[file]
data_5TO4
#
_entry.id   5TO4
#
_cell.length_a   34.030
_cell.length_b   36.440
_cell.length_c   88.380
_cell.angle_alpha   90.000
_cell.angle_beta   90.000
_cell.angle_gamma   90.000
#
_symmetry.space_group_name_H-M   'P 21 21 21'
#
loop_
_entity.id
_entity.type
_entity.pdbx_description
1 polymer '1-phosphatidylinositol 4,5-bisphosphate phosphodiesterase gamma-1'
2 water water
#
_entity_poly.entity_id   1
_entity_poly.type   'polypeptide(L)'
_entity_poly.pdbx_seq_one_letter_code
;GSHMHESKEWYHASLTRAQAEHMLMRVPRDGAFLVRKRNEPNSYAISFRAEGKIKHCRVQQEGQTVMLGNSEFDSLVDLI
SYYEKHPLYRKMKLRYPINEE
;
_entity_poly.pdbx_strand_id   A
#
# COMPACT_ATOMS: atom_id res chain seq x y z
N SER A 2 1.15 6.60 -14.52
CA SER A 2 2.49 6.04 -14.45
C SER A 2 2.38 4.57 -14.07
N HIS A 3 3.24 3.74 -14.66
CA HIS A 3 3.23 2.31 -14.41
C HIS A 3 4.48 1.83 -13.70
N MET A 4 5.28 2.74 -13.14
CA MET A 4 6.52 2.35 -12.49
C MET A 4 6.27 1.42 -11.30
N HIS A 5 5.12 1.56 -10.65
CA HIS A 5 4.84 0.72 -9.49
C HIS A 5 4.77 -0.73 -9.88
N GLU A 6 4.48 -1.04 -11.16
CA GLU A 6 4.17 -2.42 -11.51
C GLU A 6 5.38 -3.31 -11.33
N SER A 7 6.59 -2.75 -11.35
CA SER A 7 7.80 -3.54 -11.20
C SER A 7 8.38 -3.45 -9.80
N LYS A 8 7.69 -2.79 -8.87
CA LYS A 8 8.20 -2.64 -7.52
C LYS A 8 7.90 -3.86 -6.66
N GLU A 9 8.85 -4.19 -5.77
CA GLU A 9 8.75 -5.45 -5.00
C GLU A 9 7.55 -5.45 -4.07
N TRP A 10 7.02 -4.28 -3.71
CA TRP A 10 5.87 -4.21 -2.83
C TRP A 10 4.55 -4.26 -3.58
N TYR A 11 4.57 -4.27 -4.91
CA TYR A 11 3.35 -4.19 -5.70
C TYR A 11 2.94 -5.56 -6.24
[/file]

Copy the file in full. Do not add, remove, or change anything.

data_5TO4
#
_entry.id   5TO4
#
_cell.length_a   34.030
_cell.length_b   36.440
_cell.length_c   88.380
_cell.angle_alpha   90.000
_cell.angle_beta   90.000
_cell.angle_gamma   90.000
#
_symmetry.space_group_name_H-M   'P 21 21 21'
#
loop_
_entity.id
_entity.type
_entity.pdbx_description
1 polymer '1-phosphatidylinositol 4,5-bisphosphate phosphodiesterase gamma-1'
2 water water
#
_entity_poly.entity_id   1
_entity_poly.type   'polypeptide(L)'
_entity_poly.pdbx_seq_one_letter_code
;GSHMHESKEWYHASLTRAQAEHMLMRVPRDGAFLVRKRNEPNSYAISFRAEGKIKHCRVQQEGQTVMLGNSEFDSLVDLI
SYYEKHPLYRKMKLRYPINEE
;
_entity_poly.pdbx_strand_id   A
#
# COMPACT_ATOMS: atom_id res chain seq x y z
N SER A 2 1.15 6.60 -14.52
CA SER A 2 2.49 6.04 -14.45
C SER A 2 2.38 4.57 -14.07
N HIS A 3 3.24 3.74 -14.66
CA HIS A 3 3.23 2.31 -14.41
C HIS A 3 4.48 1.83 -13.70
N MET A 4 5.28 2.74 -13.14
CA MET A 4 6.52 2.35 -12.49
C MET A 4 6.27 1.42 -11.30
N HIS A 5 5.12 1.56 -10.65
CA HIS A 5 4.84 0.72 -9.49
C HIS A 5 4.77 -0.73 -9.88
N GLU A 6 4.48 -1.04 -11.16
CA GLU A 6 4.17 -2.42 -11.51
C GLU A 6 5.38 -3.31 -11.33
N SER A 7 6.59 -2.75 -11.35
CA SER A 7 7.80 -3.54 -11.20
C SER A 7 8.38 -3.45 -9.80
N LYS A 8 7.69 -2.79 -8.87
CA LYS A 8 8.20 -2.64 -7.52
C LYS A 8 7.90 -3.86 -6.66
N GLU A 9 8.85 -4.19 -5.77
CA GLU A 9 8.75 -5.45 -5.00
C GLU A 9 7.55 -5.45 -4.07
N TRP A 10 7.02 -4.28 -3.71
CA TRP A 10 5.87 -4.21 -2.83
C TRP A 10 4.55 -4.26 -3.58
N TYR A 11 4.57 -4.27 -4.91
CA TYR A 11 3.35 -4.19 -5.70
C TYR A 11 2.94 -5.56 -6.24